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Editorial: The pentavalent vaccine pause

29 October, 2009 – The death of four infants immunised with the pentavalent vaccine, introduced this September, has left many parents, who readily received the five in one vaccination, worried.Although it is not confirmed that the vaccine caused the deaths, officials have also not ruled out the possibility. Meanwhile, the move to withdraw the vaccine has left many questions unanswered.

The vaccine was introduced with the intention of protecting infants against pneumonia, one of the leading causes of death in children under 15 years in Bhutan, and meningitis. It was also expected to help the health ministry in their commitment to reduce childhood mortality by 40 percent.

Health officials, who now say that there were aware that could be adverse side effects, did not make such information available at the launch. In fact, during the launch, health officials said that, Besides redness, swelling and pain in the place where the vaccine is injected, and fever, there are no other serious side effects from the vaccine.

In Sri Lanka, where the vaccine was launched before Bhutan, it gave similar problems and several babies died. The World Health Organisation (WHO), which approved the use of the vaccine and reviewed the problem in Sri Lanka, cleared the vaccine as the cause of death.

Today, Bhutan is in a similar situation with the health ministry waiting for WHO experts to review the problem with the vaccine. As much as the health ministry, many parents hope the deaths are not related to the vaccination because then it means something else.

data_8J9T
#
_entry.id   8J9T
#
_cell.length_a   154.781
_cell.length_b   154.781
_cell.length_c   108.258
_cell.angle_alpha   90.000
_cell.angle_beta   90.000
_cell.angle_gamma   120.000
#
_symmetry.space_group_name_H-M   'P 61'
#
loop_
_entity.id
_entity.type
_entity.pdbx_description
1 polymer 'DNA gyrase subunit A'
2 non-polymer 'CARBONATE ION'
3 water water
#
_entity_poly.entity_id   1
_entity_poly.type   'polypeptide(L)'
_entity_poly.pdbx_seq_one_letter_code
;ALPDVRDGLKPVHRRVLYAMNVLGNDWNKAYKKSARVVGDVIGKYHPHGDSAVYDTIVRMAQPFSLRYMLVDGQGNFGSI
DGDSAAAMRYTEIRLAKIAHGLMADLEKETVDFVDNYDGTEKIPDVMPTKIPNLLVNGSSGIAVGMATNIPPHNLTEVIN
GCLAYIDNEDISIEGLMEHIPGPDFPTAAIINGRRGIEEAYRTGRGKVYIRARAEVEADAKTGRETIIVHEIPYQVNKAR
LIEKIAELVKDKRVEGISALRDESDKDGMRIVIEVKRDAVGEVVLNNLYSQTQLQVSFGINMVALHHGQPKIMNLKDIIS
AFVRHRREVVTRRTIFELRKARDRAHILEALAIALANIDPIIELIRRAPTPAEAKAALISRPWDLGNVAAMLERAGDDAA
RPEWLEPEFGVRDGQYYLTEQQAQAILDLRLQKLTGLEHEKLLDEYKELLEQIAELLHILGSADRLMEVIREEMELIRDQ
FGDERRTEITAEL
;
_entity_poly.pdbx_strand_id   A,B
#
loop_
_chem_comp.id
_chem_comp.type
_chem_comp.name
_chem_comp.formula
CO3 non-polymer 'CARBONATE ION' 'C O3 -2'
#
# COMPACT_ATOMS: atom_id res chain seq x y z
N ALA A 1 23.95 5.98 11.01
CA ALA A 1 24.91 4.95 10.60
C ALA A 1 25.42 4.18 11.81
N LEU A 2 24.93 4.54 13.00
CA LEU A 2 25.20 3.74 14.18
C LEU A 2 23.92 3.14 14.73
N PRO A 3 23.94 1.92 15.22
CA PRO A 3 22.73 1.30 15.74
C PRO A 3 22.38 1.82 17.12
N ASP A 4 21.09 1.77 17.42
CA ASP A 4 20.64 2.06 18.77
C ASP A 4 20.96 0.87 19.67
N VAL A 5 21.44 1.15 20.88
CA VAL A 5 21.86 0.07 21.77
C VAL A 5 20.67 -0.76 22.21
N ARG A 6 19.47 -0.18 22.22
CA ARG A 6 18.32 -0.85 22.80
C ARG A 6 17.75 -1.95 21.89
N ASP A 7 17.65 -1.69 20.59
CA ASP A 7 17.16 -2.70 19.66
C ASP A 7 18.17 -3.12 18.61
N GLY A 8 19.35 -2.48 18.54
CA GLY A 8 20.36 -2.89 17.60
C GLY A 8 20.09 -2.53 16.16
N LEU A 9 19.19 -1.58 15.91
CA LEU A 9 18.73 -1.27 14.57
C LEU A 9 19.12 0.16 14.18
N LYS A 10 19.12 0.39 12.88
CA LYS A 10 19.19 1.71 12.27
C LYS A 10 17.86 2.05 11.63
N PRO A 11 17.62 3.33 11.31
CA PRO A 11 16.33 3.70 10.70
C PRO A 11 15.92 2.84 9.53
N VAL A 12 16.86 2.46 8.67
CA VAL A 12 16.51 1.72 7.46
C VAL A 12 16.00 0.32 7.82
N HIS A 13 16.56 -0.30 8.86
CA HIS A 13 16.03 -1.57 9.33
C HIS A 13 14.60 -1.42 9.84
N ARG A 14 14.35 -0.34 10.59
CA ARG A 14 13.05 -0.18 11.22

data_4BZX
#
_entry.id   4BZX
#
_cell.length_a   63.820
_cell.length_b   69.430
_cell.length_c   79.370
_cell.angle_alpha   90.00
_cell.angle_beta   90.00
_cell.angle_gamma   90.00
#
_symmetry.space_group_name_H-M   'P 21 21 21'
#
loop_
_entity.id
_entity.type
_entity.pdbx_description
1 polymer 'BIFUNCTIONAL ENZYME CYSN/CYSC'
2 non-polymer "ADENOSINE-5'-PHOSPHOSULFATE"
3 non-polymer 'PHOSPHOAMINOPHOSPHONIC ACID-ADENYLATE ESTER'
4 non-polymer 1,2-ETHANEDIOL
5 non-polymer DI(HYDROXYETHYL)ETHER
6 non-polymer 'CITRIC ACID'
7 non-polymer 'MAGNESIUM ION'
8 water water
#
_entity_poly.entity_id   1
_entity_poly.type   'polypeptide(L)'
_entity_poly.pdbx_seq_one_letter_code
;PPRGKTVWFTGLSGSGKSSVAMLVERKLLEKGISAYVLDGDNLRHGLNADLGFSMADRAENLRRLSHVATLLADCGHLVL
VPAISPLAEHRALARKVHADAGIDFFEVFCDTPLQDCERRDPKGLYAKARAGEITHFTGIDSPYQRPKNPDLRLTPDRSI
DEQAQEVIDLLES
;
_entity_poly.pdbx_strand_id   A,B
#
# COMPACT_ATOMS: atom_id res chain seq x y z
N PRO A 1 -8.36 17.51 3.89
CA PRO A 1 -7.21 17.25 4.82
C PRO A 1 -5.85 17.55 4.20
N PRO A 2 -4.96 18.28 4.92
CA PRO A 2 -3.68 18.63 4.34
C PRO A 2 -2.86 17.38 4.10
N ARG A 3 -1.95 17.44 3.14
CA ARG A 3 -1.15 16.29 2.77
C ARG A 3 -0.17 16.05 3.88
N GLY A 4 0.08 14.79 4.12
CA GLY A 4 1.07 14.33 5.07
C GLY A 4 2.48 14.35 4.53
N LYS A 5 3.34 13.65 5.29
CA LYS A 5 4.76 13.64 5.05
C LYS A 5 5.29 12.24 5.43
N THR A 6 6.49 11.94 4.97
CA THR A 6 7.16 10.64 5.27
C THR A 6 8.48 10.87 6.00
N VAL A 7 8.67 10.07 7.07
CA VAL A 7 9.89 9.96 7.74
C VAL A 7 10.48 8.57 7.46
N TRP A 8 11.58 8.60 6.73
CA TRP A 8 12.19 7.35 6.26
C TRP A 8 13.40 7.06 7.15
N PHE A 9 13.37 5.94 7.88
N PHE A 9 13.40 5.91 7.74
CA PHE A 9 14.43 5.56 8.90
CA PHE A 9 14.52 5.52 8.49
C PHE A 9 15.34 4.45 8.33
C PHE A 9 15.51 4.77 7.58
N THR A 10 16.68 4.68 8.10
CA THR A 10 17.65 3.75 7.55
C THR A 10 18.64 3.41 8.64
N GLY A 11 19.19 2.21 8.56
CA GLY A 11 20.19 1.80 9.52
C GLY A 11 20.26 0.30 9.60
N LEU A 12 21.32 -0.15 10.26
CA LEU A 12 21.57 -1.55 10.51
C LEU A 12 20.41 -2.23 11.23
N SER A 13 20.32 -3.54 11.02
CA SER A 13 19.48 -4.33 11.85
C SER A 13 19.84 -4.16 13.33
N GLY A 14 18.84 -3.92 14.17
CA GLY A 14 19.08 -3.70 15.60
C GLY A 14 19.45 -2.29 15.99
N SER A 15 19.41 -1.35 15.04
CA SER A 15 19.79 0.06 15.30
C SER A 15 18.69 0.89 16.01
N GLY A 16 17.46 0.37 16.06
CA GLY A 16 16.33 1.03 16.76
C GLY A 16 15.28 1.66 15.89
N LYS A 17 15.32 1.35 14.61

People are already questioning that, if the vaccine gave the problems in Sri Lanka, on what basis did the health ministry introduce the vaccine in Bhutan? Having known that such a situation had already occurred in the region, why the decision to go ahead? Is it because the vaccine is given at a concessional rate?

Infants have a weak immune system and could die of many diseases, but it would be an irony if a child dies of a vaccination meant to protect it.

Unfortunately, we do not have the expertise to review the problem ourselves and will have to go by what others say of the vaccine. If WHO, which approved the vaccine, says there is no evidence of relationship between the Pentavalent and the deaths, should the vaccine be re-introduced?

Immunising children in Bhutan is still a big issue. With childhood mortality still one of the highest in the world, the government must work to reduce it. Much of the deaths occur in rural Bhutan where government initiatives, like the immunisation programme, not only receive good response but the trust of the people. Villagers always think the government mean well for them and will not question them.

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